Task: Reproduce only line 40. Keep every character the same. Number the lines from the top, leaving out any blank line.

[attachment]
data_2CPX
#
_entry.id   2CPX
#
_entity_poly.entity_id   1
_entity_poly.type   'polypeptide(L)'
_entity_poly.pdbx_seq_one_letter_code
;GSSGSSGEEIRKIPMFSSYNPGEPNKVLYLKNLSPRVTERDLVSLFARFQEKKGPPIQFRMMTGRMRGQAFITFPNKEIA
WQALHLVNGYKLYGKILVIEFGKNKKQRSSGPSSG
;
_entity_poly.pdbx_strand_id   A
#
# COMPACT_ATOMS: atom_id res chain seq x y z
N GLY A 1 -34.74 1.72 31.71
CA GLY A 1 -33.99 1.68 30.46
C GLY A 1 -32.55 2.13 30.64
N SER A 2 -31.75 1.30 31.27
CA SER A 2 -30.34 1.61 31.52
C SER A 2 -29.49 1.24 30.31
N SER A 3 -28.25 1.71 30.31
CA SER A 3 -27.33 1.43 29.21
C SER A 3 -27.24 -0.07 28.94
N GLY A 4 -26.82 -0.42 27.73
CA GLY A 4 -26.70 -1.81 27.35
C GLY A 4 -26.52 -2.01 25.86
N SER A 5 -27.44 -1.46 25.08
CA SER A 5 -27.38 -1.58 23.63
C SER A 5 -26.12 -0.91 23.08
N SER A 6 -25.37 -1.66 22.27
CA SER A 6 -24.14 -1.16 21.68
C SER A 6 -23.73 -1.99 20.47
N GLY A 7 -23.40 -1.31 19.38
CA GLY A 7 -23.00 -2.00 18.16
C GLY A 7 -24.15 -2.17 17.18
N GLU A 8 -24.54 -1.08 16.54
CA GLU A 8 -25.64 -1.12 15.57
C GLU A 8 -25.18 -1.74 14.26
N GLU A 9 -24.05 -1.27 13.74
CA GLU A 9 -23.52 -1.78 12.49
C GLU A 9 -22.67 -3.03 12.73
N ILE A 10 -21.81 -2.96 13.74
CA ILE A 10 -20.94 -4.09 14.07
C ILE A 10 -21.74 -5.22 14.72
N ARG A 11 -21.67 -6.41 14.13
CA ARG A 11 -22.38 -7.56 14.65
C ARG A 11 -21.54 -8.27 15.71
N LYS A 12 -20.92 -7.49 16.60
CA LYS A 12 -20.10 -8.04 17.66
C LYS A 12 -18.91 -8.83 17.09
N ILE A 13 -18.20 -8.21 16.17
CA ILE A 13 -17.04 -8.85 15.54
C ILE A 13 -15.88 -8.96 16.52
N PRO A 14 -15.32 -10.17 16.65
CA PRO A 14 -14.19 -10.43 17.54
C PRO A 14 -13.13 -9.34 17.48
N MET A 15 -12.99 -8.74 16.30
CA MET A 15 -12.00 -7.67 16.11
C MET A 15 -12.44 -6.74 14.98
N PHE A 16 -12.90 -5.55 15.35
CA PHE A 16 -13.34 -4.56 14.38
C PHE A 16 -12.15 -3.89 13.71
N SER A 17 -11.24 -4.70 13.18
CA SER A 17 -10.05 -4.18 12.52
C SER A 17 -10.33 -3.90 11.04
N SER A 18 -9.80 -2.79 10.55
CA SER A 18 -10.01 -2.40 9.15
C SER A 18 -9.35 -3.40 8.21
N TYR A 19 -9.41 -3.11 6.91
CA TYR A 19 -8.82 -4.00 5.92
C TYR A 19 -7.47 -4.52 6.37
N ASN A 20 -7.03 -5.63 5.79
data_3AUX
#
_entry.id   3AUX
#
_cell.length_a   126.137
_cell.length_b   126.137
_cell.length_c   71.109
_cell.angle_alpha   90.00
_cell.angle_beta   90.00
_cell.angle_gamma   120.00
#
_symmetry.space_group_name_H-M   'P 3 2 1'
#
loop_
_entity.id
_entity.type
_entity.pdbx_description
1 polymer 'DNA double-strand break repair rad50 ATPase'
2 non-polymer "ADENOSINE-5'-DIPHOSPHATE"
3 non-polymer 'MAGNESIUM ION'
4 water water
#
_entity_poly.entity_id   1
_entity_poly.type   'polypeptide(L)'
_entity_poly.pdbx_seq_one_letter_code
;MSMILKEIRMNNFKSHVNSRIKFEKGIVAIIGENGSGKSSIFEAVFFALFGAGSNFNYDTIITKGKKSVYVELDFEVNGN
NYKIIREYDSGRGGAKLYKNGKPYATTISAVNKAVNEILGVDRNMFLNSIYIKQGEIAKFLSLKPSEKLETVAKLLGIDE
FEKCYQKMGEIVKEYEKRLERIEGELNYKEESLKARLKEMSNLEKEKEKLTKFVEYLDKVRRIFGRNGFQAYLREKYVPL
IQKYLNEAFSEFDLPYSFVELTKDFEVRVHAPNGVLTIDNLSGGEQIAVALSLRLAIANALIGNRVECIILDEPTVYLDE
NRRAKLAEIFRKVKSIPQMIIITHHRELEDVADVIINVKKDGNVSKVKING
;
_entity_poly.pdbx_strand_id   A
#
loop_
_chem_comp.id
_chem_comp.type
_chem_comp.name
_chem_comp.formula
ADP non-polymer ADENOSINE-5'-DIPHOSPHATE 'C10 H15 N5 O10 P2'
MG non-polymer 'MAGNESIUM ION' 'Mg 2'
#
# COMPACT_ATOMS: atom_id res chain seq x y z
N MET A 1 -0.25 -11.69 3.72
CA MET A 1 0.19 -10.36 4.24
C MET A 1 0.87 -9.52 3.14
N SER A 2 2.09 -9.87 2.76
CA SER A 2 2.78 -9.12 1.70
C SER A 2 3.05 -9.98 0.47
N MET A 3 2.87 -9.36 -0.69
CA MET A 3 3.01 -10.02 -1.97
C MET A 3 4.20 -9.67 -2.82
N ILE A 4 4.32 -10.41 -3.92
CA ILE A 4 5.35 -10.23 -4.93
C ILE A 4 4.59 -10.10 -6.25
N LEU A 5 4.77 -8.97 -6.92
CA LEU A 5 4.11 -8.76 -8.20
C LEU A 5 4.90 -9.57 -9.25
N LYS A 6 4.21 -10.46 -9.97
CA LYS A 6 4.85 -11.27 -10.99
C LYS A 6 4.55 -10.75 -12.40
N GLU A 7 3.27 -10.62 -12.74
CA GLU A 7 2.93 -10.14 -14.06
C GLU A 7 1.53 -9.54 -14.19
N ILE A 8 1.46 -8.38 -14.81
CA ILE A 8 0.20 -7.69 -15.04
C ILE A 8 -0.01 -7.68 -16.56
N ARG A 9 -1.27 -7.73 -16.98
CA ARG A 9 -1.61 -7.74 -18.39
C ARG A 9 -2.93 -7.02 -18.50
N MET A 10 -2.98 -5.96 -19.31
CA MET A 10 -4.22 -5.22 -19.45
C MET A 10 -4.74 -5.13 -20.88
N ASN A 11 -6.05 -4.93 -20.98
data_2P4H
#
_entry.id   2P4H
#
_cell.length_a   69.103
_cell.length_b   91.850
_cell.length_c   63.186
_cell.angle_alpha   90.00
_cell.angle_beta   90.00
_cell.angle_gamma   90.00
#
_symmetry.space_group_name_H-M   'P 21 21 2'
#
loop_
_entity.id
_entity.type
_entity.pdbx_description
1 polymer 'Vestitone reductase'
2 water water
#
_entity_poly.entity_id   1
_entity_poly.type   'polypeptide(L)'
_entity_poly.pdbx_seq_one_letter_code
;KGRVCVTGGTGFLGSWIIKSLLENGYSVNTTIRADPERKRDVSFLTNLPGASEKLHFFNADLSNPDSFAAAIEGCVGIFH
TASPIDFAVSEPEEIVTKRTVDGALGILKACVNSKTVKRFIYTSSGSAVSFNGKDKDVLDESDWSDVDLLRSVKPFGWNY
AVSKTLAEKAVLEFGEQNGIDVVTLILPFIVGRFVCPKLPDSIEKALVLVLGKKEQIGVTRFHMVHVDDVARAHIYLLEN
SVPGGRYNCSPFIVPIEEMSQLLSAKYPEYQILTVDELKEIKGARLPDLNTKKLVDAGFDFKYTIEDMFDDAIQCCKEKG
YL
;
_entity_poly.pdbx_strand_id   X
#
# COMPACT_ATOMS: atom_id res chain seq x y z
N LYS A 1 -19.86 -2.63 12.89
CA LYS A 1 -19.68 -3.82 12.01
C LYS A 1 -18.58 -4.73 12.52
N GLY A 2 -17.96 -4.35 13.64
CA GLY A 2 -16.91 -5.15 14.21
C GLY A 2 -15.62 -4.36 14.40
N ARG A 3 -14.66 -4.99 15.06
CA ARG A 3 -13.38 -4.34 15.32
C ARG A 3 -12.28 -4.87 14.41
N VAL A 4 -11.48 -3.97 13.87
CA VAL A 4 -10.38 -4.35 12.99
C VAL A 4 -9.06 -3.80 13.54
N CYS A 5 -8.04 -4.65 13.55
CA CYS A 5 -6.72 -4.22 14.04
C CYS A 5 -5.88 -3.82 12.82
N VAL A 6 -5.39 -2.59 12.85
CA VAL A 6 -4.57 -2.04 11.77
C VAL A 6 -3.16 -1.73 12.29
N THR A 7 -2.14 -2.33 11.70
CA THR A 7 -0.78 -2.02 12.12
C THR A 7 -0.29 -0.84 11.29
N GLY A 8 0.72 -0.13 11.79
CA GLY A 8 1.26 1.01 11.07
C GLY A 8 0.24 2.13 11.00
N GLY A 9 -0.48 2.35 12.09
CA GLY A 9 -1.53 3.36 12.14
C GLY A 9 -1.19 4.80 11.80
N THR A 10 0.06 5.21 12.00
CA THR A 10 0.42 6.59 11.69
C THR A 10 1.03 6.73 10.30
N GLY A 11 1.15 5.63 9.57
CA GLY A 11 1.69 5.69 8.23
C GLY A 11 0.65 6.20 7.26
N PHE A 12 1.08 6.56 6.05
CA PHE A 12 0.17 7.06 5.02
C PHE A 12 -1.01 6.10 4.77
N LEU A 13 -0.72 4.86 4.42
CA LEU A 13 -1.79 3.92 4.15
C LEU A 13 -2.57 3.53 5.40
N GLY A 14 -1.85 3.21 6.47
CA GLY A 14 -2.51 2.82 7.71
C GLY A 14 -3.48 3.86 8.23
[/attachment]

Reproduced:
C GLU A 9 -22.67 -3.03 12.73